NBA Free Agency 2012: Jeremy Lin and Additions Who Won't Make New Teams Winners
Every time an NBA team brings in a new player, that organization desperately hopes that it made the right call. If all goes according to plan, he'll be the guy to push them over the top and into championship contention.
However, not every signing goes as expected. These five additions are perfect examples of ones that won't.
Only players who actually changed teams were eligible for this article, which knocks guys like Roy Hibbert, Nicolas Batum, Spencer Hawes and Brook Lopez out of contention.
Read on to find which players won't help their teams take the next step during the 2012-2013 season.
Steve Mitchell-US PRESSWIRE
Darren Collison isn't a great NBA point guard, even if he is a solid one.
Before the Indiana Pacers shipped him and Dahntay Jones off to the Dallas Mavericks for Ian Mahinmi, Collison was losing his grip on a spot in the starting lineup. After he was a member of the starting lineup in his first 56 appearances, the point guard was benched for George Hill during the final four regular-season games and all 11 postseason contests.
Yet it's Collison who has to attempt to fix a broken-down Dallas Mavericks backcourt, one that lost Jason Terry and Jason Kidd to new teams.
Despite the additions of Elton Brand and Chris Kaman and the continued presence of Dirk Nowitzki in the frountcourt, Collison can't run the show well enough to keep this aging Mavs squad in championship contention.
Jason Kidd/Raymond Felton
Jerome Miron-US PRESSWIRE
Speaking of Jason Kidd, he's part of the incoming duo of floor generals expected to help the New York Knicks take the next step and win more than just one playoff game at the conclusion of the 2012-2013 season.
That's just not going to happen.
Kidd is well past his prime and is more suited toward teaching Raymond Felton how to grow as a point guard than he is toward playing quality minutes.
As for Felton, this isn't the same team or the same system that he excelled in during his brief tenure with the Knicks' old regime. He's no longer a fan favorite, but rather a perceived-as-overweight question mark playing alongside Carmelo Anthony and Amar'e Stoudemire.
These weren't the two that the Knicks needed to acquire if they were going to move into the Eastern Conference elite.
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Jeremy Lin put up sensational numbers during the beginning of his tenure as the New York Knicks starting point guard, and he'll have a chance to do so once more with the Houston Rockets.
However, even if he averages 20 points and 10 assists per game—which could very well happen—the former Harvard guard will be putting up empty numbers.
Unless Daryl Morey somehow manages to defy conventional belief and acquire Dwight Howard, this Rockets squad isn't going to be competing for a playoff spot during the 2012-2013 season.
Kevin Martin is the only established contributor. Omer Asik and Lin both carry huge question marks: Is Lin's success sustainable and is Asik anything more than an overpaid backup thrust into the starting lineup out of necessity?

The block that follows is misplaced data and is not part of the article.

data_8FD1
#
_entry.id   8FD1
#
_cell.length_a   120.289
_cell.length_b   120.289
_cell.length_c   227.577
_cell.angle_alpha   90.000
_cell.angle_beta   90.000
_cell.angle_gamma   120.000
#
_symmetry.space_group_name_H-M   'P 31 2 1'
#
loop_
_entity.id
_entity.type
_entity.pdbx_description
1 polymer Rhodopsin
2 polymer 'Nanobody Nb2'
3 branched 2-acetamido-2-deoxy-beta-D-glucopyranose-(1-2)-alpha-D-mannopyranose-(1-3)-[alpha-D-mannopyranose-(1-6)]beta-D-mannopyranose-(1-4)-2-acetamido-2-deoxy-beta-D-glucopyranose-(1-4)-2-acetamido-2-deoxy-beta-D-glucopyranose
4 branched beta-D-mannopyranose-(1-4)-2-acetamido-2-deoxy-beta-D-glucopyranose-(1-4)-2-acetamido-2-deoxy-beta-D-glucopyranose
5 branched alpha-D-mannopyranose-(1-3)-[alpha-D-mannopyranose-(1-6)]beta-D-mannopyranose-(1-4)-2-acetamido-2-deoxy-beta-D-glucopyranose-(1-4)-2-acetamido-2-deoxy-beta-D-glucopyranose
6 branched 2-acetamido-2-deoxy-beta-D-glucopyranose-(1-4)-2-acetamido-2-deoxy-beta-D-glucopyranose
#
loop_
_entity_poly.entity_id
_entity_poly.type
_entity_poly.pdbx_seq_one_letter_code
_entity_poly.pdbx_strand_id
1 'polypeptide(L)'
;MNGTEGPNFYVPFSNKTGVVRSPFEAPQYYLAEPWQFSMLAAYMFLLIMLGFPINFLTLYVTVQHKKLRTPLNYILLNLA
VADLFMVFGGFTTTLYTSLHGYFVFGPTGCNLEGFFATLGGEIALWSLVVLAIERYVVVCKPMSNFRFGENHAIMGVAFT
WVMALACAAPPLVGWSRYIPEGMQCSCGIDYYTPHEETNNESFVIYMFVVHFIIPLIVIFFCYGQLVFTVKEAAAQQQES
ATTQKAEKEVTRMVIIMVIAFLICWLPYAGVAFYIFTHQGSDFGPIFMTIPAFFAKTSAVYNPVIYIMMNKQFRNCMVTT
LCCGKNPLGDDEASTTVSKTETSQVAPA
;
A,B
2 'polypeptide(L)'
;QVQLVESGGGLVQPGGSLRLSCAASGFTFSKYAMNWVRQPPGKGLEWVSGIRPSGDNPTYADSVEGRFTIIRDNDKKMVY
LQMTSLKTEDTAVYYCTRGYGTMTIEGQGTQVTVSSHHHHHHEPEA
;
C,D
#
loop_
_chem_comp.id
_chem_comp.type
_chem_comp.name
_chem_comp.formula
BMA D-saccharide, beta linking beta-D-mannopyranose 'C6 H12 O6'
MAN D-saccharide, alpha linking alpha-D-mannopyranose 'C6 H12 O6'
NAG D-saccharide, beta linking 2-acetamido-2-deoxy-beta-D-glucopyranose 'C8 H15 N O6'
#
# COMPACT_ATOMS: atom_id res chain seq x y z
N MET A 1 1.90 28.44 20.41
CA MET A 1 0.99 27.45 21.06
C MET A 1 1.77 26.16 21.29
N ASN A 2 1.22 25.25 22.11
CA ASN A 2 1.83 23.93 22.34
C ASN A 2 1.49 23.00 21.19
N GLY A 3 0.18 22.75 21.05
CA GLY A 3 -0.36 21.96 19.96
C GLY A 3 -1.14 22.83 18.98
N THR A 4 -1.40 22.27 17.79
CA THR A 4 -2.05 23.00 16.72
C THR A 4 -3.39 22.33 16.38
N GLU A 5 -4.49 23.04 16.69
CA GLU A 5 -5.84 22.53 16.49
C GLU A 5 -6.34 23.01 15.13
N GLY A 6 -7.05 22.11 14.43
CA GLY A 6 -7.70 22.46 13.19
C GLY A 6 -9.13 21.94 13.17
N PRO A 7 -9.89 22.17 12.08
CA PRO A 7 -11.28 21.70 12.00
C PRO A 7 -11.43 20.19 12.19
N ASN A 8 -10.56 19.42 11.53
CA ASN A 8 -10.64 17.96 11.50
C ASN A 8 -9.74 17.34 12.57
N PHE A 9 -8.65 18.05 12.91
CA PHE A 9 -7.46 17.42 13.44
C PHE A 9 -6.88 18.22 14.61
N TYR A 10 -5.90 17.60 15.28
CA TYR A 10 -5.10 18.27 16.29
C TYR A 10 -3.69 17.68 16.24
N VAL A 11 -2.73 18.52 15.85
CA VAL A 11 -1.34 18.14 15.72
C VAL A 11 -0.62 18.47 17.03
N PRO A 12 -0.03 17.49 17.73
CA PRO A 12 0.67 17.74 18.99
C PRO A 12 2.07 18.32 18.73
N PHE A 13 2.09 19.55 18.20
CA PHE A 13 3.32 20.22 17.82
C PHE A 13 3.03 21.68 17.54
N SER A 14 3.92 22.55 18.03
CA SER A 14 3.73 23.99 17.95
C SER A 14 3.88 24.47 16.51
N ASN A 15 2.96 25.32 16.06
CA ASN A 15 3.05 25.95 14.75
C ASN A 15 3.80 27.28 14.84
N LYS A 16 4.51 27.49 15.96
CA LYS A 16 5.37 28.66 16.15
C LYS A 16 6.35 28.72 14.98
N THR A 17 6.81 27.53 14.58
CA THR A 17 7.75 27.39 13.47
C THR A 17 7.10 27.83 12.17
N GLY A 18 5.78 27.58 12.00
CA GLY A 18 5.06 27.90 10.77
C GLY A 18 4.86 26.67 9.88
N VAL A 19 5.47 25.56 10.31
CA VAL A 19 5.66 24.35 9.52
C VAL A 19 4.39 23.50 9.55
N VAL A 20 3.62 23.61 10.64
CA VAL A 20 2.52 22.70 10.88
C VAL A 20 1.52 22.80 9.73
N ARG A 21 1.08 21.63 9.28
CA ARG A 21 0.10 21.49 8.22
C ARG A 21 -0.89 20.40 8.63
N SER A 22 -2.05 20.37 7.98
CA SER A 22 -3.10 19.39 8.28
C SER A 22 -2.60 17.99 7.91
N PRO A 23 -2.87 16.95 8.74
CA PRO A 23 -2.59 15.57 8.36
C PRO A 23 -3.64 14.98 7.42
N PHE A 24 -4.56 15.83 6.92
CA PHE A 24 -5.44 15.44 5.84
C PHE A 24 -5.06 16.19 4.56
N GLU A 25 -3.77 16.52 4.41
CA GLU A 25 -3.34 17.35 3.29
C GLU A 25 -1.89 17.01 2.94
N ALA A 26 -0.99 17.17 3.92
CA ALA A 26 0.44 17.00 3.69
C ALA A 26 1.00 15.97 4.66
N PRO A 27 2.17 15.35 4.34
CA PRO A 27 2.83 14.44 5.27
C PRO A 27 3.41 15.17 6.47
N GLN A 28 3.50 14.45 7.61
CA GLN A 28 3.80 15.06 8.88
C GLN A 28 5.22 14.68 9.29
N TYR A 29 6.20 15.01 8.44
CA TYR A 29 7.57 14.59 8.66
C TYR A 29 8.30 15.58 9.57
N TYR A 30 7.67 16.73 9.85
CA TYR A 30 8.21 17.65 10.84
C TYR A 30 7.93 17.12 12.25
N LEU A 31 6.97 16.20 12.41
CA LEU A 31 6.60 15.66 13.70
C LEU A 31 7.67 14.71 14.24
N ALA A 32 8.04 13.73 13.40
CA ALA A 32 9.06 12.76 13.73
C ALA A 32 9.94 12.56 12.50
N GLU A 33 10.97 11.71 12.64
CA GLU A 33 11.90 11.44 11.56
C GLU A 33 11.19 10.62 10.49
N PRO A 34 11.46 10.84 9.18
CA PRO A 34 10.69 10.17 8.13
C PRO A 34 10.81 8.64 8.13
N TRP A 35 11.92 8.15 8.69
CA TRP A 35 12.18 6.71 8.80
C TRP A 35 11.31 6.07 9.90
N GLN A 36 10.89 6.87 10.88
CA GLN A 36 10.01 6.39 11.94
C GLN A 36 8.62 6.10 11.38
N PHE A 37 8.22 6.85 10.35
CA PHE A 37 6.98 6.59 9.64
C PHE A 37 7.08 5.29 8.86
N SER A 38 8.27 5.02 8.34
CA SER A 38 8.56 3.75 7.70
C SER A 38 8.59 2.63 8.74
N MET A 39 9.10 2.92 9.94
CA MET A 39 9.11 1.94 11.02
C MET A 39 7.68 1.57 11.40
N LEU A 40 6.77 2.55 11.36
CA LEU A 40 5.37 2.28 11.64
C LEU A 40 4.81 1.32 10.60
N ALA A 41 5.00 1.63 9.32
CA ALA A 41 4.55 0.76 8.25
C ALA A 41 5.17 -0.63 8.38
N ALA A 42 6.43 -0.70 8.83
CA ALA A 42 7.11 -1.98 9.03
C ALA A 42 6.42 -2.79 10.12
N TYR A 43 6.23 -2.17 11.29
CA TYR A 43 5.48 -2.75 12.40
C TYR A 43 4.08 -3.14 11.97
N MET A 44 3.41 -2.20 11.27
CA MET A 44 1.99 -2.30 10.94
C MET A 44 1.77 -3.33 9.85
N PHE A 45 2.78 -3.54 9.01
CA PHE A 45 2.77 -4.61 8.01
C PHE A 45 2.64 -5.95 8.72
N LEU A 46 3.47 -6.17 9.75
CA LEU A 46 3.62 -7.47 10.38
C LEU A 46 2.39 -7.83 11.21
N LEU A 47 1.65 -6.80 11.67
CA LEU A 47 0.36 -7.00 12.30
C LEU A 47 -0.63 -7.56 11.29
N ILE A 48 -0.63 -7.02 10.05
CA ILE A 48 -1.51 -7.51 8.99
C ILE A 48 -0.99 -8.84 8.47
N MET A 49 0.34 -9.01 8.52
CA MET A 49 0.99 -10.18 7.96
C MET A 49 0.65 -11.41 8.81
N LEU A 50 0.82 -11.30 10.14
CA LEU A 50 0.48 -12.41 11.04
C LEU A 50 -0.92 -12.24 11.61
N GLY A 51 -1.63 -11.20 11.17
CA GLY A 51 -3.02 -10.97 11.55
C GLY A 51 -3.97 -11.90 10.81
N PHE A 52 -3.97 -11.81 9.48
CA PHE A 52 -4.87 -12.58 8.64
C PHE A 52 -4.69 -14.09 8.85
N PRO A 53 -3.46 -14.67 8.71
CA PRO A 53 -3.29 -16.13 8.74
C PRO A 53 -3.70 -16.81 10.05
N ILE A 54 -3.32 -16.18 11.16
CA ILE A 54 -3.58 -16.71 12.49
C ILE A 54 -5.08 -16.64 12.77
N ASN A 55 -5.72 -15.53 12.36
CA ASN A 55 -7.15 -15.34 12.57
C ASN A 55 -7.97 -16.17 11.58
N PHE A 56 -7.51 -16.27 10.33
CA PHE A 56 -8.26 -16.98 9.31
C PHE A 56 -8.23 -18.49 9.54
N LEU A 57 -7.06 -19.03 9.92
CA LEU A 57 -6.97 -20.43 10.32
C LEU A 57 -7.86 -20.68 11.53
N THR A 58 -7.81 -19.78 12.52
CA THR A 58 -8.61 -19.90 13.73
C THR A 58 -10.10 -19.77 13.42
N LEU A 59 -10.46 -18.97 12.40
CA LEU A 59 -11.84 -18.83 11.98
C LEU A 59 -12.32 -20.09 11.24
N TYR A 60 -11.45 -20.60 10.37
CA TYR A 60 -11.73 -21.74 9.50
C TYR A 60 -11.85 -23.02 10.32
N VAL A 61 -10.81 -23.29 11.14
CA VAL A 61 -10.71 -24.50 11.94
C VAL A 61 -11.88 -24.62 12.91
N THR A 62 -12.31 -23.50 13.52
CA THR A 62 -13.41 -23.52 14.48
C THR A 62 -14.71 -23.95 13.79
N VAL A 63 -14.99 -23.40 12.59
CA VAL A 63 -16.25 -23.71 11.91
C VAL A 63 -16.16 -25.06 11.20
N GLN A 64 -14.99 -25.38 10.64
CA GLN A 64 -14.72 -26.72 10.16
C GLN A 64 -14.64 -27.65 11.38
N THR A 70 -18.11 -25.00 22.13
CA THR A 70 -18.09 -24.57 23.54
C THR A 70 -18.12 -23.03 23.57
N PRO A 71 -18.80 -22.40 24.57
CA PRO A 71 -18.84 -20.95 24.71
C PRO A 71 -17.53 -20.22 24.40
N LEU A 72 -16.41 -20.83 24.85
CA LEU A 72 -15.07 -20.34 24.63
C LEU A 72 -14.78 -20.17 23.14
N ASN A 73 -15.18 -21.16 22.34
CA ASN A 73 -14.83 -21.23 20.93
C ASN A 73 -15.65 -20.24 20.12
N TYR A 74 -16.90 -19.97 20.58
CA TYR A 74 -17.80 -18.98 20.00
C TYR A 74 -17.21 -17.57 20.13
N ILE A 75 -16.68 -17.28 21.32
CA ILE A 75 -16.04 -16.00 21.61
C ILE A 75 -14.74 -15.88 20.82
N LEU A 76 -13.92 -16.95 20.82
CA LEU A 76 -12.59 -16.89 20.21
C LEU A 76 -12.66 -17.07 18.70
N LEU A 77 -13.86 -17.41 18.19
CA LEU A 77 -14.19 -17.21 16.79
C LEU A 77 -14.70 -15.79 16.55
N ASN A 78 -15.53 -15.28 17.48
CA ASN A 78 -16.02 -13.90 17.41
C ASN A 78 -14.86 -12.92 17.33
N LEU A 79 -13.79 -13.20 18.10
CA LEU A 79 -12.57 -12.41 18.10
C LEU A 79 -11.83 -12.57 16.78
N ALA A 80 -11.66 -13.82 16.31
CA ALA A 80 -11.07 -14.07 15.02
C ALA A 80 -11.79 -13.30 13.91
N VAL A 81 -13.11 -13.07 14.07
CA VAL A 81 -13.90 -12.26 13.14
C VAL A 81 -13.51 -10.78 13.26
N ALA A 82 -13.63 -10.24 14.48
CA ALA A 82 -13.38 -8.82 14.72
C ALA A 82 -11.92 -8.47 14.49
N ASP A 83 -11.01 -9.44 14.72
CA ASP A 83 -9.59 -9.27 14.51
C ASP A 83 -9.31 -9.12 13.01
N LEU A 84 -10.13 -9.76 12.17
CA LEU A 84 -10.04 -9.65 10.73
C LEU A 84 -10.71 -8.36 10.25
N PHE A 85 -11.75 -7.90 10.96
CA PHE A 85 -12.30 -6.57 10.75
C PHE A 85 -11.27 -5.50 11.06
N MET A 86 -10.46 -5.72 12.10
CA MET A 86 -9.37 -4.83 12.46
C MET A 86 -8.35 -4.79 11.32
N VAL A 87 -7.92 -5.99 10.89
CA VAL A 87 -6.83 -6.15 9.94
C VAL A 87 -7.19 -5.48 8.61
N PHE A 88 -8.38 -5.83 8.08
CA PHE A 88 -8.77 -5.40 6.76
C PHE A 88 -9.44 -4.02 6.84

This team has a ton of potential in the future and has an insanely good de facto farm system that will actually be on the roster, but the young guns won't be ready this year.
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Nick Young only signed on with the Philadelphia 76ers for one year, but he's not going to make much of an impact during that potential lone season with the Sixers.
In a lot of ways, this was a completely inexplicable deal. Philly already has a quality swingman in Andre Iguodala, drafted another one in Maurice Harkless and has a developing third one in Evan Turner.
There was no need to bring Young aboard, and his presence is only going to cause internal strife and a lack of minutes for everyone, thus hindering both the present and the future development of the young players.
Plus, Young's shoot-first, shoot-first and pass-never style of play doesn't mesh with the teamwork-driven Philadelphia system.
This deal is doomed to fail and will prevent Philly from taking a step forward this year after making some noise in the Eastern Conference playoffs.
Howard Smith-US PRESSWIRE
Bringing aboard Lou Williams was another great move by Danny Ferry, completing a roster makeover that endeared him to Atlanta Hawks fans by getting rid of Joe Johnson and Marvin Williams.
Williams will help replace the scoring that was lost when Joe's albatross of a contract was traded to the Brooklyn Nets, but he won't be able to completely make up for the lack of an All-Star shooting guard on the roster.
Still an up-and-coming guard, Williams could get there one day, but he's not ready to carry a team quite yet.
Even with a healthy Al Horford and a motivated Josh Smith, Williams won't be enough to push this team out of the upper-level-mediocrity tier of NBA teams.